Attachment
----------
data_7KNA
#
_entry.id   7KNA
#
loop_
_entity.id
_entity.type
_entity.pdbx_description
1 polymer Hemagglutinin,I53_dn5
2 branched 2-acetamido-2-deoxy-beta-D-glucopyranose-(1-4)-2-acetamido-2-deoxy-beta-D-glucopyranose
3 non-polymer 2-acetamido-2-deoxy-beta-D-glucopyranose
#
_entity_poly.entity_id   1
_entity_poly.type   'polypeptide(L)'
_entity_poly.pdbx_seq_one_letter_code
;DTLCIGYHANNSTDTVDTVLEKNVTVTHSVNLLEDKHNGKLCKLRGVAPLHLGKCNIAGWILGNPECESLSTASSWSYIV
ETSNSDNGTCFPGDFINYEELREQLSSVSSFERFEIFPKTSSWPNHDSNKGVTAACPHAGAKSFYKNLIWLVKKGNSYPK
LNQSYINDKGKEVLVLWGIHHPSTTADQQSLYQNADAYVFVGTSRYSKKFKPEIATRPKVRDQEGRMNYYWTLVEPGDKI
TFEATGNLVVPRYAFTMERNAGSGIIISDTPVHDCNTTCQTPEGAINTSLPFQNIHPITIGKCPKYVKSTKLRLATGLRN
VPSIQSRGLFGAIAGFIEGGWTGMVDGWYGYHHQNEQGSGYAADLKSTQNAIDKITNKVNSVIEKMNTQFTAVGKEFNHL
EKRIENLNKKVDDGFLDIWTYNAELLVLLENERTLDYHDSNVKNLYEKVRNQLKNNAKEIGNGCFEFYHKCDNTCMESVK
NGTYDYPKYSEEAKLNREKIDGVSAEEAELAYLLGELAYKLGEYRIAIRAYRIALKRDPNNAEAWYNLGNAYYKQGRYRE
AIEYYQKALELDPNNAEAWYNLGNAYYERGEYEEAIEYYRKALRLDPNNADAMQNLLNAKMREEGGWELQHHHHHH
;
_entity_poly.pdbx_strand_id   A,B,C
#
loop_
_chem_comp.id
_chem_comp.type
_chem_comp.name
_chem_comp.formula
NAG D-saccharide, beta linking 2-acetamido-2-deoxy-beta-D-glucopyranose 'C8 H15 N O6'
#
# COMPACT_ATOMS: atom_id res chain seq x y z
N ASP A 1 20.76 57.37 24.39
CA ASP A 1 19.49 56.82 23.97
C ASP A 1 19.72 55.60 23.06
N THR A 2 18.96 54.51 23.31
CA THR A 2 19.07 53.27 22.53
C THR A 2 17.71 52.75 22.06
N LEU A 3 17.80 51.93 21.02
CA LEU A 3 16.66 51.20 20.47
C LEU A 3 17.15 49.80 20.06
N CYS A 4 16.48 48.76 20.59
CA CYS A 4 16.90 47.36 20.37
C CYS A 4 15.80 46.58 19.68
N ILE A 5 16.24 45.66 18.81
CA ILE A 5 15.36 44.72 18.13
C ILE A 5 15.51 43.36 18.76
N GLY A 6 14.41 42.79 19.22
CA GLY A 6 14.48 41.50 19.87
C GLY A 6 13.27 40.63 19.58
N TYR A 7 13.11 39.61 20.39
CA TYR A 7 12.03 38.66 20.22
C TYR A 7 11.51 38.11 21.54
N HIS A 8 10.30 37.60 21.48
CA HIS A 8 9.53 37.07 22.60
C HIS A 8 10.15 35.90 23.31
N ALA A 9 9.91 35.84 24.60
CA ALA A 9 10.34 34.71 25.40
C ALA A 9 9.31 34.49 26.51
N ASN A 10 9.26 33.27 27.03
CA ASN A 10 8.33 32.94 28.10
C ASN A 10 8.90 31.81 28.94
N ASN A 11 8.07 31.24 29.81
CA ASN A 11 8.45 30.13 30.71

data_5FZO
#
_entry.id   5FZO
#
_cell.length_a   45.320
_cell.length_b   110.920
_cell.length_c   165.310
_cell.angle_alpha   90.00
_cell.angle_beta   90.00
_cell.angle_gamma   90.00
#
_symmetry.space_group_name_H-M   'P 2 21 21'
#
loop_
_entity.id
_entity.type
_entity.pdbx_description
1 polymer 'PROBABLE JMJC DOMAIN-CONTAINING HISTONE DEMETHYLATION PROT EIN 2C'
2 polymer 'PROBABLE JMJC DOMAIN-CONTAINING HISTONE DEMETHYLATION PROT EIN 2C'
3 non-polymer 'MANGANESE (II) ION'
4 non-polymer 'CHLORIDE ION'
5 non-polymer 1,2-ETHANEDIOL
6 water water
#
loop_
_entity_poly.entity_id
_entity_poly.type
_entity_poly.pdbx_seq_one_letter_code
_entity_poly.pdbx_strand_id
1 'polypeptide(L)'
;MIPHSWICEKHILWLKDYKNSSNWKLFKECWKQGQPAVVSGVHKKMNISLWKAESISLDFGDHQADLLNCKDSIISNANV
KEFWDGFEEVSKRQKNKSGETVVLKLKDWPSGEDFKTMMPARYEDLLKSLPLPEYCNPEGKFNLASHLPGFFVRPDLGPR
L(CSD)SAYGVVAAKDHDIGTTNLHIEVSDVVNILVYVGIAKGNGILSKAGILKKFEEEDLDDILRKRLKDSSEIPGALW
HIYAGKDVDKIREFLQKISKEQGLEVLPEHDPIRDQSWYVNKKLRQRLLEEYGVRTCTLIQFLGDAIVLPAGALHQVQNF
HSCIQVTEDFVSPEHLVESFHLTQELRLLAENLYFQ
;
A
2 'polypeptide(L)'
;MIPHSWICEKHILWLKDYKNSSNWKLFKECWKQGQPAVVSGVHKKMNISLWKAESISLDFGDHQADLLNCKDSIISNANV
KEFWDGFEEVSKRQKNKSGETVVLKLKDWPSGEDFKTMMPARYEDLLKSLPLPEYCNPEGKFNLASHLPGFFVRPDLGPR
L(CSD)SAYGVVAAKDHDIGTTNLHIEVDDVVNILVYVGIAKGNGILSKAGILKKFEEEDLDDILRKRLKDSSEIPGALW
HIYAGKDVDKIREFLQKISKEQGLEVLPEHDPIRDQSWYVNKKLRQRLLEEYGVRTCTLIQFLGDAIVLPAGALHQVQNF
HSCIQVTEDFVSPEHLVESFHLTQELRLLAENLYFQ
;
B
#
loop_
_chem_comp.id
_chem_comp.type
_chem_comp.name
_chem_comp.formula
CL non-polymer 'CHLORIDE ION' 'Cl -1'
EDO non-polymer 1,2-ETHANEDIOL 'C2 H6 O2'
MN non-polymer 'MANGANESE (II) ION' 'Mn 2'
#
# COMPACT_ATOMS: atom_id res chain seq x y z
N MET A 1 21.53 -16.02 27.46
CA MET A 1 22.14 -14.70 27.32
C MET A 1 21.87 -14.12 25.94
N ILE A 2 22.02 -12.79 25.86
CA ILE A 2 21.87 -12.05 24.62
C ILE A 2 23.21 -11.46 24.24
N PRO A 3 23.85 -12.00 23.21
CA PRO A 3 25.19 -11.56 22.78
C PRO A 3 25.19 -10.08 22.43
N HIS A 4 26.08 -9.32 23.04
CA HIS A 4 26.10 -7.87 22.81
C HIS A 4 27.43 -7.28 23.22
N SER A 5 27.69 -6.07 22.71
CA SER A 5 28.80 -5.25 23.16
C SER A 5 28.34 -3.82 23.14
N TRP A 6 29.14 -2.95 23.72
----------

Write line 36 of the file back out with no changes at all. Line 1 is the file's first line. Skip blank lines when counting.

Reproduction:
CA ASP A 1 19.49 56.82 23.97